People in Greater Sudbury are going to have to wait a bit longer yet to visit their neighbourhood cannabis store.
The person in charge of the Marcus Drive store – one of two cannabis retailers set to open this month — said Tuesday it's extremely unlikely the store will open Friday as originally hoped.
“At the moment we are still waiting for our license to be issued,” Eddie Grinberg said in an email. “It does not look like we will be open by April 5, but I will advise you once we receive the license and the opening date (is) known.”
The Highlife outlet was eligible to open April 1, one of 25 cannabis outlets approved by the province for the first round of stores. But the province is behind in issuing operating licences, and as of Tuesday evening, just 12 of the 25 have received them.
Grinberg had hoped the delay would only be a few days, and they would be ready to open this Friday. But they are still waiting.
The second store slated for Sudbury, a Canna Cabana outlet on Long Lake Road, is also waiting for its licence.
While the public commenting period for the Highlife store expired March 6, it was March 22 for the Canna Cabana, so they are further down in the licence queue.
Calls to the owner – Saturninus Partners – weren't returned Tuesday.
But in an interview March 12, one of the partners, Michael Colborne, said the Canna Cabana will be at the Four Corners and construction of the store was going well. They should be ready to go as soon as they receive their license, he said.
Saturnius is working with High Tide, an Alberta-based, retail cannabis corporation also involved in manufacturing and wholesaling smoking accessories and cannabis lifestyle products. High Tide will help ensure the store follows all the regulations required under the Cannabis License Act.
Raymond Kahnert, spokesperson with the Alcohol and Gaming Commission of Ontario, said in an email they are working as quickly as possible, but it's important to get the process right.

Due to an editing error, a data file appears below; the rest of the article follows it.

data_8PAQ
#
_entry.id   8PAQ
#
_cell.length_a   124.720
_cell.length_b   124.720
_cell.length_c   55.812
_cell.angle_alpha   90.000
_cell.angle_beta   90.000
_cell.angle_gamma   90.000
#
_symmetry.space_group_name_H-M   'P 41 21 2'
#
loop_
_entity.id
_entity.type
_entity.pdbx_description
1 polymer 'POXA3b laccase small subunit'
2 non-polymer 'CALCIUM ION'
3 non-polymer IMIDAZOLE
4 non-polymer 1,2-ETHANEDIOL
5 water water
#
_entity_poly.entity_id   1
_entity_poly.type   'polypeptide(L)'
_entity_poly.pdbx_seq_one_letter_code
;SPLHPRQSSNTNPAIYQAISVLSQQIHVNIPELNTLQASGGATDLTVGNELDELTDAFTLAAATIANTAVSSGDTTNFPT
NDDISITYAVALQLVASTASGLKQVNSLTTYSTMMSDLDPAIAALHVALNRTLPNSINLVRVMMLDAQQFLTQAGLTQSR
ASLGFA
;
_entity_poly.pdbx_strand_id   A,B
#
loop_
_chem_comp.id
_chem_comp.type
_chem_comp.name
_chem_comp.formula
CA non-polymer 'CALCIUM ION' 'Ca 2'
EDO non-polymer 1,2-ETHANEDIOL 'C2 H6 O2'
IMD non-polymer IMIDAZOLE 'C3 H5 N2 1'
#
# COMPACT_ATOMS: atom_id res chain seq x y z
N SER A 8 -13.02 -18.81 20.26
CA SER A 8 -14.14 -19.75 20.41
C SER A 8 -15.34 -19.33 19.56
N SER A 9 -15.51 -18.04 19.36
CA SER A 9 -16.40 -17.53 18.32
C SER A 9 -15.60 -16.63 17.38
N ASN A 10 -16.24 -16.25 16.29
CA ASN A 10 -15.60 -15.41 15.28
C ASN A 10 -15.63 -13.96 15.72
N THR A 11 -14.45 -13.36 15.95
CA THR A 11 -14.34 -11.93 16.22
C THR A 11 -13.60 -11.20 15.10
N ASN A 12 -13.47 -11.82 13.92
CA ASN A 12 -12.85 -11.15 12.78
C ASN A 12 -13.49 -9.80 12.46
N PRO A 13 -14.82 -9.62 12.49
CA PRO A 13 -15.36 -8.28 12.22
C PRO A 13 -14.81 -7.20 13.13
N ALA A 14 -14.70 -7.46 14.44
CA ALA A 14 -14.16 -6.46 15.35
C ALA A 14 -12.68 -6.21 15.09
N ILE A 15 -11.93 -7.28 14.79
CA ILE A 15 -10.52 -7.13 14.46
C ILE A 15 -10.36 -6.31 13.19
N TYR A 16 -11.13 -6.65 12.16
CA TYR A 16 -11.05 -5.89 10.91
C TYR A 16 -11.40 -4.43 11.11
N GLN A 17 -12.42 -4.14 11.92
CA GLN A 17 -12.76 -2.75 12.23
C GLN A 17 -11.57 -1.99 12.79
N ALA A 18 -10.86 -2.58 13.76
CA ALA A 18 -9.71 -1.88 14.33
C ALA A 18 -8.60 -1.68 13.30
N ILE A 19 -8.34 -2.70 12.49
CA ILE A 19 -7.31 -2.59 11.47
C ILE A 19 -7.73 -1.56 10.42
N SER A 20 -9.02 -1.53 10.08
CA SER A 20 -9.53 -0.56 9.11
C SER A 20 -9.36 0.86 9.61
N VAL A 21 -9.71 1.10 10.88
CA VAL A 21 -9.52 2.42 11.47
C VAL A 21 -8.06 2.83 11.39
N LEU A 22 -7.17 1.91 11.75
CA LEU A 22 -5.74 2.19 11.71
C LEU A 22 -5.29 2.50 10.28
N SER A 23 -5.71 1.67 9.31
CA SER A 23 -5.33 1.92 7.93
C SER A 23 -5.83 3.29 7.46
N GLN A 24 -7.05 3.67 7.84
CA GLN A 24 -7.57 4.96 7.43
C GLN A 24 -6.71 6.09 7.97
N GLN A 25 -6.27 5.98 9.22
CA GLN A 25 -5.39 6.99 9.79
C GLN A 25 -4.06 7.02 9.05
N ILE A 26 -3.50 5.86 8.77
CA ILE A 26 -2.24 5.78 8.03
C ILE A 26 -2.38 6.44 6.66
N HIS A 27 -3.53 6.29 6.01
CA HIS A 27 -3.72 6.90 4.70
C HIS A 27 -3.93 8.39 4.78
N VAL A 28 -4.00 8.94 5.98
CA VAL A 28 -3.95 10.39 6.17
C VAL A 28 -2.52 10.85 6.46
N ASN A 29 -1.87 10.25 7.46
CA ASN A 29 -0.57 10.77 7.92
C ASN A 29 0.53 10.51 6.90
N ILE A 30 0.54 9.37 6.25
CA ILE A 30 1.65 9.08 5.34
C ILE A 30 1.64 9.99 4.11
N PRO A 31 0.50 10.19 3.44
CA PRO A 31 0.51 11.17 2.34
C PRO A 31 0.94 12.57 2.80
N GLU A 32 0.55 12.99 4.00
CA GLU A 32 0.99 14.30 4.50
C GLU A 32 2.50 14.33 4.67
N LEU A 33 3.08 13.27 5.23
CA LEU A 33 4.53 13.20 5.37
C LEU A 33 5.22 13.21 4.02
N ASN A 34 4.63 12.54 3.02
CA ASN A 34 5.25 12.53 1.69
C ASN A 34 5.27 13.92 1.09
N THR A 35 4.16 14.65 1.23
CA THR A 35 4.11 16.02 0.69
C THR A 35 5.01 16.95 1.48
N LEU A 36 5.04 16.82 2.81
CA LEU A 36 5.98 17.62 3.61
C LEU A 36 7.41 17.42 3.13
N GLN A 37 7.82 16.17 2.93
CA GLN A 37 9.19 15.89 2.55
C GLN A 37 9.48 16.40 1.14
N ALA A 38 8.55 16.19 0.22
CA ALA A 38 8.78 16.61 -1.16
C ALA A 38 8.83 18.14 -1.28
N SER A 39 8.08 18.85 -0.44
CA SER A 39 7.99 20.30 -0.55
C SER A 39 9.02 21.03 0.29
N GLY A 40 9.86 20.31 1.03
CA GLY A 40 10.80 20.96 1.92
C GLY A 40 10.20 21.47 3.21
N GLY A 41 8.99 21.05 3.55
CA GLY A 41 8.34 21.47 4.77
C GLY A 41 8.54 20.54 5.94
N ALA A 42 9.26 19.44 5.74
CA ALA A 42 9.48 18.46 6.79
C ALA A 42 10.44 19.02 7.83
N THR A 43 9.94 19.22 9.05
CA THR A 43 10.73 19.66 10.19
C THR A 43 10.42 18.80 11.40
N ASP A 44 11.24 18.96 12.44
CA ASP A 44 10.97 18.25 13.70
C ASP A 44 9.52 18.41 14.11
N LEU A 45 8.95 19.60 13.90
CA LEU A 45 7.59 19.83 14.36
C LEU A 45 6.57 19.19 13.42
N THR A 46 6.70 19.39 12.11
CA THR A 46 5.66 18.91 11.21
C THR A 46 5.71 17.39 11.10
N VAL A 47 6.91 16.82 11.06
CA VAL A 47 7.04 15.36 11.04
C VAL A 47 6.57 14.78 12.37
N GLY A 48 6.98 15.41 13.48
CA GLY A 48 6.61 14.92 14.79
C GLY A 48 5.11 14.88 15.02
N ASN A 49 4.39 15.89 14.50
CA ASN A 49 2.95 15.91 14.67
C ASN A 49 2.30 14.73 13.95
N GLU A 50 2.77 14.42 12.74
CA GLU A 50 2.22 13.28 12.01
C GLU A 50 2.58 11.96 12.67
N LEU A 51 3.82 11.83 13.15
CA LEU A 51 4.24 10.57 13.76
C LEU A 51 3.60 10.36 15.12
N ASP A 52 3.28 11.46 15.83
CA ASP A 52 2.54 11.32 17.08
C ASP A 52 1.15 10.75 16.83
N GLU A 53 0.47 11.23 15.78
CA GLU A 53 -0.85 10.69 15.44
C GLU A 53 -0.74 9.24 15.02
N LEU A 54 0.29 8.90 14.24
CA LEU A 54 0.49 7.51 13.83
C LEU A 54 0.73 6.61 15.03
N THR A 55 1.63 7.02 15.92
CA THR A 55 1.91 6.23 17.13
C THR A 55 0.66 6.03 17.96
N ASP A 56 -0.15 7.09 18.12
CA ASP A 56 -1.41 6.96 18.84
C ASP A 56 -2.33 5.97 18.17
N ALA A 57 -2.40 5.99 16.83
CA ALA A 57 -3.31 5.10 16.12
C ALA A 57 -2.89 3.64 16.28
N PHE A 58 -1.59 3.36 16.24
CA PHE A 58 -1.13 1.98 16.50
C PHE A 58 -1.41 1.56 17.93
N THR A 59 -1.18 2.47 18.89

“AGCO is making best efforts to process applications as quickly as possible so that licensees, if operationally ready, can open stores as early as possible in April,” Kahnert said.
“That said, while the AGCO has dedicated resources working with each applicant, for our part, we will only licence operators and authorize stores once we are satisfied they have met all legal and regulatory requirements.”
Over on Marcus Drive, Grinberg said Highlife has hired about 40 people so far. And they are still advertising for part-time “budtenders” at $14-$16 a hour, as well as a retail dispensary manager, which pays between $50,000-$60,000 a year.
As soon as they receive approval to operate, they can make their first order from the Ontario Cannabis Store, Grinberg said. Highlife will carry about 350 lines of cannabis products, mainly from the Ontario Cannabis Store, but a few of their own, as well. Customers won't be able to handle the marijuana before they buy, but they will be able to take a sniff from special goblets, and even take a look with a magnifying glass.
When it is open, the store will operate seven days a week from 9 a.m. to 11 p.m. Age restrictions will be vigorously enforced, Grinberg said. Anyone under age 30 should expect to be asked for ID and anyone underage won't be allowed in the store.